That said, those periods work only for “regular” onions. Green onions have a shorter shelf life, and so do sweet onions (which we’ll cover in a moment).
Now, let’s briefly touch upon cut onions.
Cut, sliced, or chopped onions keep for 4 to 7 days in the fridge. Make sure they are sealed tightly in an airtight container or freezer bag, so they don’t dry out or pick up any smells from the refrigerator.
If you’re thinking about prepping some veggies on a Sunday evening to use throughout the week, I suggest cutting enough for about four days. This way, you’re making sure they don’t go bad. And if need be, you can always schedule another cutting session for Thursday evening.
Cut too many onions? Use them to make quick pickled onions, which last for two to three weeks, and can be used in salads, burgers, and more.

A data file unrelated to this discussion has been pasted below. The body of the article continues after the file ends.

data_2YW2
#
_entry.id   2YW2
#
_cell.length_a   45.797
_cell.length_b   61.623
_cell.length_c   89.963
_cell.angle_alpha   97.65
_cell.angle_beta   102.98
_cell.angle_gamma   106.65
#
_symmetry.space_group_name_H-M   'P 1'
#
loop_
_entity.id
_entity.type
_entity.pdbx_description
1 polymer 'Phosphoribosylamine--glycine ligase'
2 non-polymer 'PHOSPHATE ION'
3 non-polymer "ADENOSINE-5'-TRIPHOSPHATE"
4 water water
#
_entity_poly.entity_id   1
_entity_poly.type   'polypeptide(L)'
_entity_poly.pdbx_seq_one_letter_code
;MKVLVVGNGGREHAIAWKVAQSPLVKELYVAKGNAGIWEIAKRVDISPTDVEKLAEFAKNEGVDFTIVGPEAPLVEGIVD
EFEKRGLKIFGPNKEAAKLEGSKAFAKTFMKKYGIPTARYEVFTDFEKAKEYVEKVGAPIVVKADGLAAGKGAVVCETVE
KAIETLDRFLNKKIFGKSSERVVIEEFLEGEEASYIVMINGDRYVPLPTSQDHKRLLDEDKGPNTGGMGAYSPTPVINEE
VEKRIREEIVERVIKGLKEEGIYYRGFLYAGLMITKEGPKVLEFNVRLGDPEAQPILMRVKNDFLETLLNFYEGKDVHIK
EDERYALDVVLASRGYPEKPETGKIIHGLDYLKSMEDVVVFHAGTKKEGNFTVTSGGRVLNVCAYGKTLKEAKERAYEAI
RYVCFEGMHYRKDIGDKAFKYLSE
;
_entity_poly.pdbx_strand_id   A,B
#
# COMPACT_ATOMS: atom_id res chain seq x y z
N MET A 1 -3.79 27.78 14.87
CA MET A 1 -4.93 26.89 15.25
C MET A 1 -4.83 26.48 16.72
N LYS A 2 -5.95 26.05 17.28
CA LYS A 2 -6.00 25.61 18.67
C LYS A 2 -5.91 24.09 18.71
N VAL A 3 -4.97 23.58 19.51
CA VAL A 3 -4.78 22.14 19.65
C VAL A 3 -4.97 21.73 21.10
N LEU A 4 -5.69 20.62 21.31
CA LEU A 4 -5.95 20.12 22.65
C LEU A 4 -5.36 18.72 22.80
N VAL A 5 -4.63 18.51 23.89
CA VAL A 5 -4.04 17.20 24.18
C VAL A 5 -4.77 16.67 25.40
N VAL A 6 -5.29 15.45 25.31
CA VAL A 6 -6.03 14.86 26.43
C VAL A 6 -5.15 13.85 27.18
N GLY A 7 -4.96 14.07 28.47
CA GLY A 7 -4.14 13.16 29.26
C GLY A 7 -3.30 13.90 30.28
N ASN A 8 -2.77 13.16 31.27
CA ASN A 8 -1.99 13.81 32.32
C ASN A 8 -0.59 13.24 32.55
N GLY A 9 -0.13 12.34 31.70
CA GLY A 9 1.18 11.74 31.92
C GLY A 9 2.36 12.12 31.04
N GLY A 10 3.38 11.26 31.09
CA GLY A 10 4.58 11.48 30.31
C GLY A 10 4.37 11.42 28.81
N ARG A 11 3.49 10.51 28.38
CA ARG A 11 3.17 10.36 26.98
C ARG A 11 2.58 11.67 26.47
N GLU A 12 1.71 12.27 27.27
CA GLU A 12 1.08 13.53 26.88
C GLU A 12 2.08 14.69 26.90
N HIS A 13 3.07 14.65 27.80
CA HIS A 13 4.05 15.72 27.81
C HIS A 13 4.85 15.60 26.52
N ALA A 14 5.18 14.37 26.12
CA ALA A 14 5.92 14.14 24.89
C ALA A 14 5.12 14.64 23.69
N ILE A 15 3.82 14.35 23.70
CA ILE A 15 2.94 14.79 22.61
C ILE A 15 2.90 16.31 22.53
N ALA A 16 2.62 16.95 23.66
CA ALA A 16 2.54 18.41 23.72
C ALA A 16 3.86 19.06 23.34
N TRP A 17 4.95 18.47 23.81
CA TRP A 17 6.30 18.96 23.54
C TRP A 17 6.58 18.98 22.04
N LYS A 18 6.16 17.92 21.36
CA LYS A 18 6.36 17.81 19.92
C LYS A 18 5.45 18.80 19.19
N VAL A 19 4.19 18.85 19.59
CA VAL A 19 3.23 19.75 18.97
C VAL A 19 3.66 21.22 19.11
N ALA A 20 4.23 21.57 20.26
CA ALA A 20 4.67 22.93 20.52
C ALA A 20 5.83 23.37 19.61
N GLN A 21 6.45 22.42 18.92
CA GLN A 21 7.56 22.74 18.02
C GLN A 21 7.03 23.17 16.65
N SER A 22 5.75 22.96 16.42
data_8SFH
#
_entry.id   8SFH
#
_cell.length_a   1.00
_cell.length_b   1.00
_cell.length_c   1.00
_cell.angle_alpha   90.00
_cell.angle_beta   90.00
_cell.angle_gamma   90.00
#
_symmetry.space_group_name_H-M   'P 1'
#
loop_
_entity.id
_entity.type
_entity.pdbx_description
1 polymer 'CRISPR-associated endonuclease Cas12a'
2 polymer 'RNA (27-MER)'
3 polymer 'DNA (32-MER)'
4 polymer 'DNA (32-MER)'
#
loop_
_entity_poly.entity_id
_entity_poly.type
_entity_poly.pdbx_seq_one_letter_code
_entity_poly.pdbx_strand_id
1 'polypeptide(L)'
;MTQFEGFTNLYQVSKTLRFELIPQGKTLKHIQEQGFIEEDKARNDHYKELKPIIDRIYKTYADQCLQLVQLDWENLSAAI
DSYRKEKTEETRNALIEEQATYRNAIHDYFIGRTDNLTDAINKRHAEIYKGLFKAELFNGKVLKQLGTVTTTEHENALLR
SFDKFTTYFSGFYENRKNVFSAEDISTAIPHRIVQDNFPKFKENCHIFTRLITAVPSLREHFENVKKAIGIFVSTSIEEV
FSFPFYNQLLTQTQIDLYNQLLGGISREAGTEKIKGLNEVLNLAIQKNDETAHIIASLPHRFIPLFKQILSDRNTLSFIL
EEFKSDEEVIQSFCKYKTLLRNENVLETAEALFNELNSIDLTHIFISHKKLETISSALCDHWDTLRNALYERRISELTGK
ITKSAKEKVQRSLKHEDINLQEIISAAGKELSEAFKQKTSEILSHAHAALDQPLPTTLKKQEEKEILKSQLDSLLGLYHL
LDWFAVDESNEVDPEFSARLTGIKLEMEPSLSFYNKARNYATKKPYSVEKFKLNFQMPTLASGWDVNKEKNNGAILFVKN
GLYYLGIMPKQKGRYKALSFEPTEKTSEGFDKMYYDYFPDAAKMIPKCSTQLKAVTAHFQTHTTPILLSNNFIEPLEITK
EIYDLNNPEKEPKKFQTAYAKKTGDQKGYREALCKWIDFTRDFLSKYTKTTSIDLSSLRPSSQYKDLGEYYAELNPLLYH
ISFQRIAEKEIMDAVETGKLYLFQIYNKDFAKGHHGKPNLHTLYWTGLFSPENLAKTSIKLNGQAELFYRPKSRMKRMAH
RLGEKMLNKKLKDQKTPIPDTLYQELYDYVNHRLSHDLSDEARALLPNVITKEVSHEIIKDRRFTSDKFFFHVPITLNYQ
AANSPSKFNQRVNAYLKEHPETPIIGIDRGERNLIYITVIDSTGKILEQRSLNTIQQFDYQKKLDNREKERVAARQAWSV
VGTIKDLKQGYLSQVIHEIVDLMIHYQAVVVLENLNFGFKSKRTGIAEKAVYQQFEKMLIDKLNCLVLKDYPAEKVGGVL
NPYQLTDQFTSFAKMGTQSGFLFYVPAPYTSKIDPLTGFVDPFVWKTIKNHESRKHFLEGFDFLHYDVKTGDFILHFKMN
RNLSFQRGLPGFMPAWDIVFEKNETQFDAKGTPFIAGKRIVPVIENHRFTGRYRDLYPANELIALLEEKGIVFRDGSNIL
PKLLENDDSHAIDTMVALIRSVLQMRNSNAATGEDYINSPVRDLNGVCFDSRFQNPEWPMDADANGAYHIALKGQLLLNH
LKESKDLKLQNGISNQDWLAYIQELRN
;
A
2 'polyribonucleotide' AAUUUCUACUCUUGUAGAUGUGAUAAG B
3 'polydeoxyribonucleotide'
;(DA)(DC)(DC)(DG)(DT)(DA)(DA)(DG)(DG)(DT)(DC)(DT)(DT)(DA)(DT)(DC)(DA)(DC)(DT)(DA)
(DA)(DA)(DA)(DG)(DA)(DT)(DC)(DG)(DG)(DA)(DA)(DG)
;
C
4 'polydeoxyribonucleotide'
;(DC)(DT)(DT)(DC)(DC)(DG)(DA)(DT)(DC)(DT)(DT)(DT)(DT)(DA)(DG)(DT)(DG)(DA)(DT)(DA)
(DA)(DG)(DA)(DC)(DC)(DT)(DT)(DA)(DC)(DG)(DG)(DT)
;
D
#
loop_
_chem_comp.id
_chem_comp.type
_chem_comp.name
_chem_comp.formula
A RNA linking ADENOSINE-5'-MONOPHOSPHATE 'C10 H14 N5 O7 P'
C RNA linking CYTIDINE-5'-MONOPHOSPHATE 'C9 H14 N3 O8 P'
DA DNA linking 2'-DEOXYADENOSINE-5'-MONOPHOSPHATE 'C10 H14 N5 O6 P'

Red onions, similar to regular onions, last for 2 to 4 weeks at room temperature, and for more than 3 months if stored in the fridge. And they require ventilation, no matter where you keep them.
As you can tell, red onions aren’t much different from “normal” onions, at least in the shelf life department. They taste different and work great in other dishes, but keep as well as their yellow counterparts.
Sweet onions last up to a week at room temperature and about a month in the fridge. They don’t last as long as regular ones due to their lower pyruvic acid content.
Because of that, even though they’re being sold unrefrigerated, you should place them in the fridge once you get home.
Again, these periods are only rough estimates, and your sweet onions might last a couple of days longer. But don’t expect them to keep nearly as long as regular yellow and red onions.